Happy Easter 2014!

by brae  

Archer and Juniper are sharing some treats today!

I've used a basket from Nikki Rowe and ribbon candy from Blondie.  The birds are by Barbara Ann Meyer, and the plants are from Michelle of Little Rabbit Minis and miniatures.com.

The white Easter bunny is from Milestone Miniatures.

Wishing you all a Happy Easter!  :D

The Brownstone - the forgotten stone detailing

by brae  

One nice thing about doing a recap post is that I see things I forgot.  :D  I was looking over the color mockup I made using the original Sketchup image from Mike.

I missed adding the stone to the grid portions.  Luckily, I am only halfway through...and it's an easy fix.  Before going through the trouble, though, I got out my trusty PhotoShop.  Here's the addition with the stone...

And the front...

Yeah, I think it's in!  I'll make up some templates and cut the stone to insert on top of the existing fillers.  :]

The Brownstone - a pictorial review

by brae  

I'm starting the overview post so I can keep adding the "best of" photos along the way.  :D  This post will change as the build progresses.

Many images in this post can be clicked to view larger.  To see a list of posts showing details on how I made things or what materials I used, as well as more pictures, click this link.

The back story for The Brownstone is that it is the home of a world traveler.  I toyed with the idea that this occupant is the grandson of The Haunted Heritage's grandma, and it stuck.  :D  Our world traveler likely won't have a name, but I'll have to figure out something to call him.  He is a collector of interesting items and lives in an upscale neighborhood.

The Brownstone is a modified version of The Golden Gate view kit from American Craft Products.  These kits are no longer in production, but they show up on the market from time to time.

kit photos from the box

The first dry fit shows the kit's original configuration of two rooms with a dead space underneath the first floor.

Below is my modified version in the latest dry fit.  I added height to the bottom to add a garage.

The vintage 1950 Beetle will be housed here.

I also added a side extention to add three more rooms.

Mike was gracious to lend me his Sketchup drawing so I could try out some colors.  I decided on a Tudor inspired exterior (shown here without the height addition and garage).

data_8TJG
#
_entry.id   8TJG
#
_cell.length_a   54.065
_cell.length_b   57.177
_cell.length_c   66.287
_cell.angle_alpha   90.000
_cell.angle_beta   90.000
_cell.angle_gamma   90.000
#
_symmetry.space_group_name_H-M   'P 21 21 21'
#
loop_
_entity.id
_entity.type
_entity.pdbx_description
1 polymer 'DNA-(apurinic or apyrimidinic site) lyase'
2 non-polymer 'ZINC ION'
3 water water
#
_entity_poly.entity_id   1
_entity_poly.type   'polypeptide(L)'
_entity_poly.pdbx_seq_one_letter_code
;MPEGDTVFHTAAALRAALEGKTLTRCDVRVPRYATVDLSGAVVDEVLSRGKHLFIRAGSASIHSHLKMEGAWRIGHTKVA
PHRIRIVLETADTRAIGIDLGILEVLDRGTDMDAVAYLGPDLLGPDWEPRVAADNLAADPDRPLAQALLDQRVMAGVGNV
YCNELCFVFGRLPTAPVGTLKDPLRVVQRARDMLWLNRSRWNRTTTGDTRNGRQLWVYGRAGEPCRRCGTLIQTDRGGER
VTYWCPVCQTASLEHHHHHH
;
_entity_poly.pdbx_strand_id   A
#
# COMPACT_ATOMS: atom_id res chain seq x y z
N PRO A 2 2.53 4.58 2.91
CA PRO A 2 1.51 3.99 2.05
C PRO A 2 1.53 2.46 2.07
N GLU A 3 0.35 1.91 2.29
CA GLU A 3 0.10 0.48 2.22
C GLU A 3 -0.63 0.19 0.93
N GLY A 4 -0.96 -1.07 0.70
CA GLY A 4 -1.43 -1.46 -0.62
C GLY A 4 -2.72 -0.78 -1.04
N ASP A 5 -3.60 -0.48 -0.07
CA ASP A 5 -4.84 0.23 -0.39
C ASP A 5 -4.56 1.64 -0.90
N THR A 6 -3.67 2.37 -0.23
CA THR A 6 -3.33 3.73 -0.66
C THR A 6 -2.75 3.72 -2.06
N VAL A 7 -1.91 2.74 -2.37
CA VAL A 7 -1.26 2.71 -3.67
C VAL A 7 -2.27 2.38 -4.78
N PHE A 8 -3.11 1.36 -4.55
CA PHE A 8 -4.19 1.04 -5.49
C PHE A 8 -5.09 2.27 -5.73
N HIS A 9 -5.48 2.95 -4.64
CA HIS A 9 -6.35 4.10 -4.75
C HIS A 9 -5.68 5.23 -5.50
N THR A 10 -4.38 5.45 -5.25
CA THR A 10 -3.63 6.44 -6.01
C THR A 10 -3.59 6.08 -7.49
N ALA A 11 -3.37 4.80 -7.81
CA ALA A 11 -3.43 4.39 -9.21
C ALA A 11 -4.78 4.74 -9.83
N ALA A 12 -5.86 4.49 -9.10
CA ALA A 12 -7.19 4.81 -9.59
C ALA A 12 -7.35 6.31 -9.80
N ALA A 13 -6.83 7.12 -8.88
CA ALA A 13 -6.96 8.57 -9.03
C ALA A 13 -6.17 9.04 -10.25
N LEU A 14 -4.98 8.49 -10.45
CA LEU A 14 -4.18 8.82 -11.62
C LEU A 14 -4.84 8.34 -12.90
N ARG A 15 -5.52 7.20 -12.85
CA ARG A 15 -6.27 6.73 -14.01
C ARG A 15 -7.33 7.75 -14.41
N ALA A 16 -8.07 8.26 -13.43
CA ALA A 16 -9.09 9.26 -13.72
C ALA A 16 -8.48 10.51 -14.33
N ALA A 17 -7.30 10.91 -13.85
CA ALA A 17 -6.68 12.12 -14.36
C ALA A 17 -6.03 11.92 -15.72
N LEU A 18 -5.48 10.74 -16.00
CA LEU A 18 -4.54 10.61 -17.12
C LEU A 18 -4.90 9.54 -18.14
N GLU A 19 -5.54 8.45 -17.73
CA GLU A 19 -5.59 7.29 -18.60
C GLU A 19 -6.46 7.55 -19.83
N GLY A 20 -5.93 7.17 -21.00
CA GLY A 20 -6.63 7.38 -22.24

I love the colors and textures.  :D

Testing the bay window stained glass inserts.

The security gate under the stairs is a work in progress -- just needs paint.

I used the kit door but built the custom frame to get the door to function, adding a transom window in the process.  Why 85 as the house number?  I love the number 8, so that was automatically in.  I also liked the way the 5 looked in this particular font, so that was in, too.  So, 58 or 85?  I was trying to think of some historical figure, and Edgar Allen Poe popped into my head.  I found this article on one of his residences at 85 West Third Street in Greenwich Village, so 85 it was!  :D

Roland Sneakypants, made by Steve Panner, will skulk about the city block in search of food.  :D

Too cute!

Stay tuned...

The Brownstone - side addition progress

by brae  

The side addition has a front wall with two large windows made in the same manner as the original kit.  As with the front main wall, I had to modify the backer board for the addition to trim the windows.  I had originally planned to rout channels for the floor boards, but I don't have the right setup for making straight channels with my Dremel tools.  You can see my initial Dremel attempt here on the left.  On the side wall, which is solid without window openings, I cut the floor channel by hand.  The note about the lights reminds me not to glue the unit together without first addressing the wire channels.  :]